Rising from springs near the rolling red clay hills of the South Carolina Piedmont, the Edisto River begins its slow, winding journey across the flatlands of the Coastal Plains through one of the largest protected wetland ecosystems on the Eastern Seaboard.
For 250 miles, the scenic stream drifts uninterrupted past a wild and primordial landscape of towering pines, moss-draped oaks and flooded cypress/tupelo forests, creating oxbows, sloughs, riffles and pools on its way to the Atlantic Ocean. It is the longest free-flowing blackwater river in all of North America and one of the longest in the world.
The Edisto is labeled a blackwater river for its distinctive tea-colored hue created by tannins leached from the decaying leaves of trees and vegetation that grow in the vast floodplains along the river's edge.
Named after the Edisto Indians who first inhabited its shores, the Edisto once served as a trade route for early colonists transporting goods from the uplands to the coast. Today, it's a treasured recreational destination enjoyed by anglers, kayakers, birders and campers.
As much as 85 percent of the forests and wetlands on the Edisto's banks and floodplains have been preserved, supporting a wide variety of wildlife, including nationally threatened and endangered species like the Red-cockaded Woodpecker, Southern Bald Eagle and Wood Stork.
The Edisto Basin also is home to 87 different types of freshwater fish and 120 saltwater species. Favorite targets include largemouth bass, striped bass, redbreast sunfish, black crappie and catfish. Anglers have reeled in several other notable species, among them anadromous striped bass, American shad, shortnose sturgeon, Atlantic sturgeon and American eel.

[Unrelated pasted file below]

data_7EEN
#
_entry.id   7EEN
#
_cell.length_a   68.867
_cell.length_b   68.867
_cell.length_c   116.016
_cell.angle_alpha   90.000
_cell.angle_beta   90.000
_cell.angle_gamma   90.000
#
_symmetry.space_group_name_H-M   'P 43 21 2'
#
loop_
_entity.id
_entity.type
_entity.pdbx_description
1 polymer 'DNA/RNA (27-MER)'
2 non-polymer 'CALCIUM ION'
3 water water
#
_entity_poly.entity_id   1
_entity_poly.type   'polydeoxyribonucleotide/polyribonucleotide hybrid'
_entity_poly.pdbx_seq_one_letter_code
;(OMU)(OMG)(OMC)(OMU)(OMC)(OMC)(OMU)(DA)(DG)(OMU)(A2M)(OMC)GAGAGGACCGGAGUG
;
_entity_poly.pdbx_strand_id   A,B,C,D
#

The river's two upper sections - the North Fork and South Fork - travel through remote, rural forestlands, meeting near Branchville to form the 119-mile Main Stem of the Edisto.
In 1987, a 62-mile stretch of the Main Stem was designated the Edisto River Canoe and Kayak Trail. South Carolina's first paddling trail, it features numerous points of interest and access sites along the way, providing paddlers a variety of single and multiday trip options. One of the most popular is the 21-mile passage between Colleton and Givhans Ferry state parks.
For visitors who don't have their own boats, several Lowcountry outfitters offer kayak rentals and guided tours on the Main Stem. The bucket list trip among them is Carolina Heritage Outfitter's self-guided 20-mile, two-day canoe excursion offering overnight accommodations in one of three unique tree houses. The cozy bungalows are built 14 feet above the riverbank in the largest private wildlife refuge on the river.
Trips are also available on the less traveled, more narrow and challenging North and South forks. Each year between April and October, the Bamberg County Chamber of Commerce offers free shuttle service to different sections of the river. Kayaks are not provided, but they can be rented from Edisto River Adventures.
The Lowcountry outfitter also offers kayak and tubing trips in the unspoiled ACE Basin, designated one of the "Last Great Places on Earth" by The Nature Conservancy. The coastal wetland wilderness - named after the Ashepoo, Combahee and Edisto rivers - lies in the center of what was once South Carolina's lucrative rice industry. In the mid-1700s, the ecologically rich land bordering the rivers was diked for rice cultivation. Some 12,000 acres of rice field impoundments still exist today in the tidal areas of the river system.
Farther upstream, the Edisto passes through the braided bottomlands of Four Holes Swamp and the Audubon's 16,000-acre Francis Beidler Forest, the world's largest old-growth cypress-tupelo swamp and a renowned birding destination. Each spring when the water level is high, the Audubon Society offers visitors the opportunity to kayak among the 1,000-year-old trees. The naturalist-guided trips range from two to four hours and take paddlers deep into the heart of the forest.